Senators say no to automotive cuts

An unprecedented alliance of Senators has united to stop the Abbott Government’s reckless attack on automotive workers and component manufacturers.
 
Recognising the devastating impact a premature shutdown of the automotive manufacturing industry would have on workers and communities, particularly in Victoria and South Australia, Senators will vote to block the Abbott Government’s plans to strip $900 million from the Automotive Transformation Scheme.

Shadow Industry Minister Senator Kim Carr said submissions to the Senate Economics Legislation Committee inquiry into the Automotive Transformation Scheme Amendment Bill 2014 were unanimous in their opposition of these unfair and irresponsible cuts.
 
“All available evidence shows that decimating the Automotive Transformation Scheme (ATS), as the Abbott Government wants to do, will spark an early exit of automotive manufacturers from Australia,” Senator Carr said.
 
“It is the height of economic irresponsibility to change a legislated scheme that has formed the basis of manufacturers’ business plans since 2011.
 
“It only increases Australia’s sovereign risk on the back of their decision to scrap the Renewable Energy Target, at a time when we are looking to attract new investment to spur job growth.
 
“It will scuttle any chance of a successful transition for automotive workers and businesses in the supply chain, exacerbating the likelihood of regional recessions and long-term unemployment.
 
“Economic modelling by the Australian Workplace Innovation and Social Research Centre indicates that about 200,000 jobs will be lost as a result of the shutdown of automotive manufacturing, cutting $29 billion from GDP.”
 
General Motors Holden could not have been clearer when it warned in its submission that:
 
If local suppliers financially fail prematurely, this will jeopardise Holden’s ability to manufacture to the end of 2017…A premature shutdown brought on by the early collapse of critical suppliers will have a catastrophic impact on individual people and the economy – and it will likely end up costing governments significantly more to manage the consequences of a disorderly industry shutdown. 


“Senators Muir, Xenophon, Madigan and I will today table a dissenting report from the inquiry, calling for the ATS to be retained in its current form,” Senator Carr said.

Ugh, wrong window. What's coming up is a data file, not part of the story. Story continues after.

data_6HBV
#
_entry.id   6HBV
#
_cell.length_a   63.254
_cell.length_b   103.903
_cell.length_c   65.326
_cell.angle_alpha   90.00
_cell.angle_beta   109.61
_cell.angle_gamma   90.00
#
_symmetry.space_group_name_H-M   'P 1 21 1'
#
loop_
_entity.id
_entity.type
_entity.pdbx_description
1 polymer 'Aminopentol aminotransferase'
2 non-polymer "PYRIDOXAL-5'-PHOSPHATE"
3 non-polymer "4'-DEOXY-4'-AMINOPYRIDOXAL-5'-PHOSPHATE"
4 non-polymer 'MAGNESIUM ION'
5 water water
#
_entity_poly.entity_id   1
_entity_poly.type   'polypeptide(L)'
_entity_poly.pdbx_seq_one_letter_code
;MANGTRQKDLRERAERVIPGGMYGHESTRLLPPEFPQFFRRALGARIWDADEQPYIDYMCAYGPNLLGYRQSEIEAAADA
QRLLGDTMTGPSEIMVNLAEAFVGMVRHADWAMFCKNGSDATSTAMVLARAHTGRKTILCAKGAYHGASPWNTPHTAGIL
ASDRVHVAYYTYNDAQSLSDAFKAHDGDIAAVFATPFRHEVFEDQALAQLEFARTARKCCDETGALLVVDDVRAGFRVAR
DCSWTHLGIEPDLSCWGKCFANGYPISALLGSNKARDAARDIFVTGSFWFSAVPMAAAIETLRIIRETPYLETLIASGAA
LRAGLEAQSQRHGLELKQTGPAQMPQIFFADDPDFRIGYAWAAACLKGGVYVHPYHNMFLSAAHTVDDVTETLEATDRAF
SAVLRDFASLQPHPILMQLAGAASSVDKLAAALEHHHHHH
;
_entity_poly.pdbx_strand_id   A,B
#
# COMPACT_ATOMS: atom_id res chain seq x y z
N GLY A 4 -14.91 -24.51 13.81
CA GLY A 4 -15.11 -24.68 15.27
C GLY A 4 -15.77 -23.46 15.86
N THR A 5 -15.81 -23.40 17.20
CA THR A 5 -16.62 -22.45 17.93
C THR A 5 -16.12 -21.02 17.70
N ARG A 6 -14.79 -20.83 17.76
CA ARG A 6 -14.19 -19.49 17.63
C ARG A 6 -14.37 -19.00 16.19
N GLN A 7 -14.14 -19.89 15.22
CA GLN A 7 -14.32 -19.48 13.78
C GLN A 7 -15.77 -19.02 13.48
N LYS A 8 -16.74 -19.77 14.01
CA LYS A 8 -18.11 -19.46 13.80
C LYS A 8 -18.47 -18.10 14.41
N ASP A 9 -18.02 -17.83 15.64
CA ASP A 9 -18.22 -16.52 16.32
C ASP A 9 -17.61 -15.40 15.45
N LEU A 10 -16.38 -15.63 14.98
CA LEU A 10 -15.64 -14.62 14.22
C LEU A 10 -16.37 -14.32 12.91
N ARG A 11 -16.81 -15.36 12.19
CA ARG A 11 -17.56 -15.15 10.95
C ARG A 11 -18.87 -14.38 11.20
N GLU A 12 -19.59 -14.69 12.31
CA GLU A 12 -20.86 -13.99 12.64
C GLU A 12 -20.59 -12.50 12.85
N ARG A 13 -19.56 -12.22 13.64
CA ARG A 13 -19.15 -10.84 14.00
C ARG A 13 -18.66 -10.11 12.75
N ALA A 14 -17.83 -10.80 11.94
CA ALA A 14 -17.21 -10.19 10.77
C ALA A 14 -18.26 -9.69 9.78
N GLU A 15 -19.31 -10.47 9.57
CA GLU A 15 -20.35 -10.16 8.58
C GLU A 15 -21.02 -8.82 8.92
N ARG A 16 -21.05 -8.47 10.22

“Labor will fight to stop this madness from the Abbott Government proceeding at the expense of automotive workers and companies.
 
“The Government’s only jobs plan for the auto manufacturing sector is to send them overseas.”
 
Senators Carr, Muir, Xenophon, Madigan and Rice will also co-sponsor a motion in the Senate today to establish a one-year inquiry into the future of Australia’s automotive industry.
 
The inquiry will develop a positive policy framework for the whole of the industry, including component manufacturing, aftermarket manufacturing, engineering, servicing, retail motor trades, other forms of sales support, skills and training.
 
Senator Carr said that Senators co-sponsoring the motion had consulted widely with industry on the need for an inquiry and that stakeholders were ready to contribute to the inquiry in a cohesive and productive manner, including through a series of workshops and an industry-led summit.
 
“Australia’s automotive industry is a powerhouse of innovation, research and development, and advanced manufacturing. We must do everything we can to retain these capabilities to the greatest extent possible,” Senator Carr said.
 
The inquiry will examine the difficulties component makers face in transitioning, new technologies influencing the industry, new business models, the effects of an early closure and the need for greater access to transitional training and career opportunities.
 
 
MONDAY, 24 NOVEMBER 2014


Be the first to comment

Please check your e-mail for a link to activate your account.